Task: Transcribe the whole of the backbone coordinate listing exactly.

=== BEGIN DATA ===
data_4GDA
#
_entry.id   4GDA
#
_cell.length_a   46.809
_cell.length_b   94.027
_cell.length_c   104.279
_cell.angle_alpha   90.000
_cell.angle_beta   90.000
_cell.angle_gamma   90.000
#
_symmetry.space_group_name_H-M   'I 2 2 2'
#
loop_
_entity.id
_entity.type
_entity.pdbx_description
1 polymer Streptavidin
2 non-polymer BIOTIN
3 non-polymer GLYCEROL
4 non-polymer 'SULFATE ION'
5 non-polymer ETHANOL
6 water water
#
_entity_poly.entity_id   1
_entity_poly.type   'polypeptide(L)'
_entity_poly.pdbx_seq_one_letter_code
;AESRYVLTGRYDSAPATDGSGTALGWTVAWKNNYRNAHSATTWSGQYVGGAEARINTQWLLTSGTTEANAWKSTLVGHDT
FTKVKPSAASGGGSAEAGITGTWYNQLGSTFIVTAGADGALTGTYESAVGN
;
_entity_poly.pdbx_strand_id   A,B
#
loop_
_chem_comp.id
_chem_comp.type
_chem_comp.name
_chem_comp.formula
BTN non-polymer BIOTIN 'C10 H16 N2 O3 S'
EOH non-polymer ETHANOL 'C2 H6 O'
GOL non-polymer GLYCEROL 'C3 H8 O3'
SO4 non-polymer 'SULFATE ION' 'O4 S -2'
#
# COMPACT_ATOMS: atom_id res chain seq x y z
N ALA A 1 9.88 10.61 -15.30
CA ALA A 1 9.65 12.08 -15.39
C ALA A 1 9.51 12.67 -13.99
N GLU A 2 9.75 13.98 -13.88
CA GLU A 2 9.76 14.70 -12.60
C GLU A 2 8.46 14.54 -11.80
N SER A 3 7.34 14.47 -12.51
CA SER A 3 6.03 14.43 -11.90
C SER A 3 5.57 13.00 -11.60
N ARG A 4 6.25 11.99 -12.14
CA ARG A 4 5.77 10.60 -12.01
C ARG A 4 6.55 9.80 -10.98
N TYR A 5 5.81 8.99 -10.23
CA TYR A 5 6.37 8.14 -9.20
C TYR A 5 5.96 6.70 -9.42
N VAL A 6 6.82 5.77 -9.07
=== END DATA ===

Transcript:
data_4GDA
#
_entry.id   4GDA
#
_cell.length_a   46.809
_cell.length_b   94.027
_cell.length_c   104.279
_cell.angle_alpha   90.000
_cell.angle_beta   90.000
_cell.angle_gamma   90.000
#
_symmetry.space_group_name_H-M   'I 2 2 2'
#
loop_
_entity.id
_entity.type
_entity.pdbx_description
1 polymer Streptavidin
2 non-polymer BIOTIN
3 non-polymer GLYCEROL
4 non-polymer 'SULFATE ION'
5 non-polymer ETHANOL
6 water water
#
_entity_poly.entity_id   1
_entity_poly.type   'polypeptide(L)'
_entity_poly.pdbx_seq_one_letter_code
;AESRYVLTGRYDSAPATDGSGTALGWTVAWKNNYRNAHSATTWSGQYVGGAEARINTQWLLTSGTTEANAWKSTLVGHDT
FTKVKPSAASGGGSAEAGITGTWYNQLGSTFIVTAGADGALTGTYESAVGN
;
_entity_poly.pdbx_strand_id   A,B
#
loop_
_chem_comp.id
_chem_comp.type
_chem_comp.name
_chem_comp.formula
BTN non-polymer BIOTIN 'C10 H16 N2 O3 S'
EOH non-polymer ETHANOL 'C2 H6 O'
GOL non-polymer GLYCEROL 'C3 H8 O3'
SO4 non-polymer 'SULFATE ION' 'O4 S -2'
#
# COMPACT_ATOMS: atom_id res chain seq x y z
N ALA A 1 9.88 10.61 -15.30
CA ALA A 1 9.65 12.08 -15.39
C ALA A 1 9.51 12.67 -13.99
N GLU A 2 9.75 13.98 -13.88
CA GLU A 2 9.76 14.70 -12.60
C GLU A 2 8.46 14.54 -11.80
N SER A 3 7.34 14.47 -12.51
CA SER A 3 6.03 14.43 -11.90
C SER A 3 5.57 13.00 -11.60
N ARG A 4 6.25 11.99 -12.14
CA ARG A 4 5.77 10.60 -12.01
C ARG A 4 6.55 9.80 -10.98
N TYR A 5 5.81 8.99 -10.23
CA TYR A 5 6.37 8.14 -9.20
C TYR A 5 5.96 6.70 -9.42
N VAL A 6 6.82 5.77 -9.07